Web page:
But let me give you a complicated explanation you’ll probably forget:

The f-stop is a fraction that indicates the ratio of the focal length to the aperture diameter. You come up with the f-stop by dividing the focal length to the diameter, which is why f-stops are fractions, with the number as the denominator and “f” as the numerator.

Why use “f?” It’s easy: the “f” is short for focal length. Again, the f-number translates to the focal length divided by the diameter. Take your standard 18-55mm kit lens focal length. At the 18mm widest zoom and the f-stop turned to f/3.5, you can solve the diameter as 18mm/3.5, which equates to 5.14mm.

A larger number means that the fraction is smaller, equaling a small aperture; a small number indicates a larger fraction, equaling a larger aperture. For example, treat f/4 as if it were ¼, and f/16 as 1/16—using your basic math skills, which is the larger value?

Did that give you a headache? See, it really won’t help to remember all that, so let me give you the practical explanation of f-stop use. A higher f-stop results in a smaller aperture (f/16, f/22), while a lower f-stop results in a larger aperture (f/2.8, f/1.4). Take a look at this diagram:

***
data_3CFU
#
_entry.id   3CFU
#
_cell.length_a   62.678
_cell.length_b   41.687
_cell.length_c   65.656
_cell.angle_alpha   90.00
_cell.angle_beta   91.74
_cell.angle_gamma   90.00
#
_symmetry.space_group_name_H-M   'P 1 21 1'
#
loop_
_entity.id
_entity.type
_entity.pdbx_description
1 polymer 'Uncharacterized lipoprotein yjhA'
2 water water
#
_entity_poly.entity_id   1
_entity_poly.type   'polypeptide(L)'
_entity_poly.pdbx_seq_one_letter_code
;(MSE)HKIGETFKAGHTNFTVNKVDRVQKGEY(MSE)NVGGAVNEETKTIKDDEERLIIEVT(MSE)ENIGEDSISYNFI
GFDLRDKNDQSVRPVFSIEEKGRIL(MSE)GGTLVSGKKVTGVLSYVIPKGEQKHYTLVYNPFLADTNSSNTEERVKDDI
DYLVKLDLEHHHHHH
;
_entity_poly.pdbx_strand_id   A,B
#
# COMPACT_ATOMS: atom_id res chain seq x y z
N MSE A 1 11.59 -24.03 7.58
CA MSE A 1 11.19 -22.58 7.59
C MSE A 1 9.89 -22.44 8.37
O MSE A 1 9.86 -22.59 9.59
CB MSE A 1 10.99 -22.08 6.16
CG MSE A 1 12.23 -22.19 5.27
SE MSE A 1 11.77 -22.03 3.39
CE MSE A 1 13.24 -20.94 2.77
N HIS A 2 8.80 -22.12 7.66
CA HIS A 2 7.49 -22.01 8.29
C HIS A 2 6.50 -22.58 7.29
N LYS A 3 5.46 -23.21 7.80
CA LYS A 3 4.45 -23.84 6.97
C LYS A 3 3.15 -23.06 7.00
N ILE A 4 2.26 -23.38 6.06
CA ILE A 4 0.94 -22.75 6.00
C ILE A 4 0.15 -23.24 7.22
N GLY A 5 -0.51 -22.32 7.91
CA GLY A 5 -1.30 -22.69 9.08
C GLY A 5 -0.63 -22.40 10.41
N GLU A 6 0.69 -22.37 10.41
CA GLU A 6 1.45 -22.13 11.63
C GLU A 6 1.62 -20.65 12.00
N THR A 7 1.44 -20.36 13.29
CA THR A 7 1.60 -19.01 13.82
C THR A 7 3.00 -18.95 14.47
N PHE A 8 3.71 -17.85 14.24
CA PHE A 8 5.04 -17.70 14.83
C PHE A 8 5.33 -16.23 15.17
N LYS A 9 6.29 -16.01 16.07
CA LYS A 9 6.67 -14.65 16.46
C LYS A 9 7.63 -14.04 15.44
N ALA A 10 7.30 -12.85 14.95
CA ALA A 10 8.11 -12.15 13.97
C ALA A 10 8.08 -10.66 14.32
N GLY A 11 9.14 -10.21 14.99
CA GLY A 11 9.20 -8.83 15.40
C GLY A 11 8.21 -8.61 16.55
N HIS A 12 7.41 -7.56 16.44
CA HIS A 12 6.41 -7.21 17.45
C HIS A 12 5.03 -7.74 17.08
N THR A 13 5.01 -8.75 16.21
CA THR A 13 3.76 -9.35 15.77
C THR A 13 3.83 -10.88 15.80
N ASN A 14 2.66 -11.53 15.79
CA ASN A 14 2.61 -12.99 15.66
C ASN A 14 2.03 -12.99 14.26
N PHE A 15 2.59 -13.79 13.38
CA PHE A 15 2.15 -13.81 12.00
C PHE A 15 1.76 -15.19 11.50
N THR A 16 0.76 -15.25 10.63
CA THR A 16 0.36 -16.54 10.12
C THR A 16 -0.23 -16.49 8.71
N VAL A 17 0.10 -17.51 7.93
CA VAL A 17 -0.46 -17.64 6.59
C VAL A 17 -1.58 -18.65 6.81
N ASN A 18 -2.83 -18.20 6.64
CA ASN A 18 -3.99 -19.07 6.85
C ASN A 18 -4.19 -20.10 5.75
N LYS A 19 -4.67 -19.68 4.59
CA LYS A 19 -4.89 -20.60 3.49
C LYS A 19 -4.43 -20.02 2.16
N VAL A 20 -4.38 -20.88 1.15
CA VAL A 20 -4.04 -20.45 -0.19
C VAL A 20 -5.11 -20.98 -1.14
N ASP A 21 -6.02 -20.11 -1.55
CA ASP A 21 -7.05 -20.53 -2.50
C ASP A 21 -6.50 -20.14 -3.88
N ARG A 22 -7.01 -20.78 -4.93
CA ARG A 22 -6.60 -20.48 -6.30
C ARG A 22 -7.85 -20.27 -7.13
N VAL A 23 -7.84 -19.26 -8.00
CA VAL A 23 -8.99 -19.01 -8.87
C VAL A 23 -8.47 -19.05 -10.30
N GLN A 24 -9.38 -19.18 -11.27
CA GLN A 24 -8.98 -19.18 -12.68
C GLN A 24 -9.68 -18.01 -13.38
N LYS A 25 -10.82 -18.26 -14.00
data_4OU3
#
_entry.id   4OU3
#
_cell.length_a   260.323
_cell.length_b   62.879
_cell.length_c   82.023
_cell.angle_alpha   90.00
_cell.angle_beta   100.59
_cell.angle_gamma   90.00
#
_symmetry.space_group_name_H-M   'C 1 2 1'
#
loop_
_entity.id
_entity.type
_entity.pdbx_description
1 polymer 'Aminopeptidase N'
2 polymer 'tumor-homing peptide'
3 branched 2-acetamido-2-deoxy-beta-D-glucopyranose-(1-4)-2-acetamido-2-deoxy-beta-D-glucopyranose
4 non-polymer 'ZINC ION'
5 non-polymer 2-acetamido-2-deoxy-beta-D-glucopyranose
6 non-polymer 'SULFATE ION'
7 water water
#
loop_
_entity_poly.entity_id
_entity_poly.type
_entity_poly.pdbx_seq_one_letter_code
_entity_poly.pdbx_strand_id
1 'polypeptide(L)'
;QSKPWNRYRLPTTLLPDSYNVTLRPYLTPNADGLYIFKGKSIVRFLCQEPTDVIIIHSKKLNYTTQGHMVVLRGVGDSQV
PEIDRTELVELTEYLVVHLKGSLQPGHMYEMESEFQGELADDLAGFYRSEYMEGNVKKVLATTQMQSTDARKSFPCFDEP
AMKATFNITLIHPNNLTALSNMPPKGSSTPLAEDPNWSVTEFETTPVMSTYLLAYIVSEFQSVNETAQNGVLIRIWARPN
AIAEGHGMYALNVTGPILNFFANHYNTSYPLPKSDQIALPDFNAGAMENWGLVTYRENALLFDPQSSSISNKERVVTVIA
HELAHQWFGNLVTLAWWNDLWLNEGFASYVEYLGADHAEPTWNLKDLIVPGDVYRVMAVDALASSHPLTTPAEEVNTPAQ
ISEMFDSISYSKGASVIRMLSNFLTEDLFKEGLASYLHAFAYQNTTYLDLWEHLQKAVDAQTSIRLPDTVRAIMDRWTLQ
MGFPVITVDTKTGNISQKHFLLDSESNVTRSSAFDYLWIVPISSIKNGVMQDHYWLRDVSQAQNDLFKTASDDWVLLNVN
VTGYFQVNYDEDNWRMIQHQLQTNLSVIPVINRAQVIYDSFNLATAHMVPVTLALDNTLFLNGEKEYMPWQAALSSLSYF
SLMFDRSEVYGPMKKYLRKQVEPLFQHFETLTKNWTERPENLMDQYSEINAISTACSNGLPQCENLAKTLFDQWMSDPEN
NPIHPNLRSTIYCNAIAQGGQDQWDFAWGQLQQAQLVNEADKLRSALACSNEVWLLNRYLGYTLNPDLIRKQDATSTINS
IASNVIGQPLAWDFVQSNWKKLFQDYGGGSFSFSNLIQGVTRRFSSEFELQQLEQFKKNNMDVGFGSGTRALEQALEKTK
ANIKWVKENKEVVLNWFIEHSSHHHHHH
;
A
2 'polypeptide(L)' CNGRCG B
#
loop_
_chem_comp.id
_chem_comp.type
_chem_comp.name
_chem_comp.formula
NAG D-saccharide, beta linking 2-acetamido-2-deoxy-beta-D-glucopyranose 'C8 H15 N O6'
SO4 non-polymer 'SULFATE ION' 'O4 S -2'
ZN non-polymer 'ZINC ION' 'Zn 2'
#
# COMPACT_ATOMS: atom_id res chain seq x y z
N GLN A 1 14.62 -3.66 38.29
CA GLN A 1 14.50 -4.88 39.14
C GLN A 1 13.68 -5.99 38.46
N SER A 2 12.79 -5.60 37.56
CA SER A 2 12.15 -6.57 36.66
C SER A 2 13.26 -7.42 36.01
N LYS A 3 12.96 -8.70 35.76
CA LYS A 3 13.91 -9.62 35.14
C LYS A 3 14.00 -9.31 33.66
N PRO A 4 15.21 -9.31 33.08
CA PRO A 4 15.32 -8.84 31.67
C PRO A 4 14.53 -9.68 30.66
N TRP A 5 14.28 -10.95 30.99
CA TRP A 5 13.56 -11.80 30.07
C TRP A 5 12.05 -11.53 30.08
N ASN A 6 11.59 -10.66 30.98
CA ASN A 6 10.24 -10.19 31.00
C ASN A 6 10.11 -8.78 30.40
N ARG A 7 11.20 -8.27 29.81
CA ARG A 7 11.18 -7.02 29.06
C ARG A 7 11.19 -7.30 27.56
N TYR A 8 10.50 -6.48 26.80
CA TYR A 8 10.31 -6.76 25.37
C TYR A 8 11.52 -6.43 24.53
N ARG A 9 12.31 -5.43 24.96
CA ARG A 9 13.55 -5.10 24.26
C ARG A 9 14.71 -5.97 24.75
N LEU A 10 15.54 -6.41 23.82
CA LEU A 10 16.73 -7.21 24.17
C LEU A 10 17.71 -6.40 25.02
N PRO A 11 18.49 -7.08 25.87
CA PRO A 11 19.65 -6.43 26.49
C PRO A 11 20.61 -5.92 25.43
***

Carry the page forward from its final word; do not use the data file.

As you can see, the hole gets progressively smaller as the f-number increases. If that’s confusing at first, remember that all you have to do is reverse your conventional logic, and it’ll become natural in no time.

Setting Your F-Stop

There are two main ways that most cameras nowadays adjust their aperture.

First, since the aperture is a physical mechanism found within the lens, it uses an aperture ring that manually adjusts the f-stop as you turn it. The aperture ring is typically located behind the focus ring. You’ll likely find this feature in vintage and analog lenses. There’s something about adjusting your aperture this way, as it provides a tactile feel to your photography process.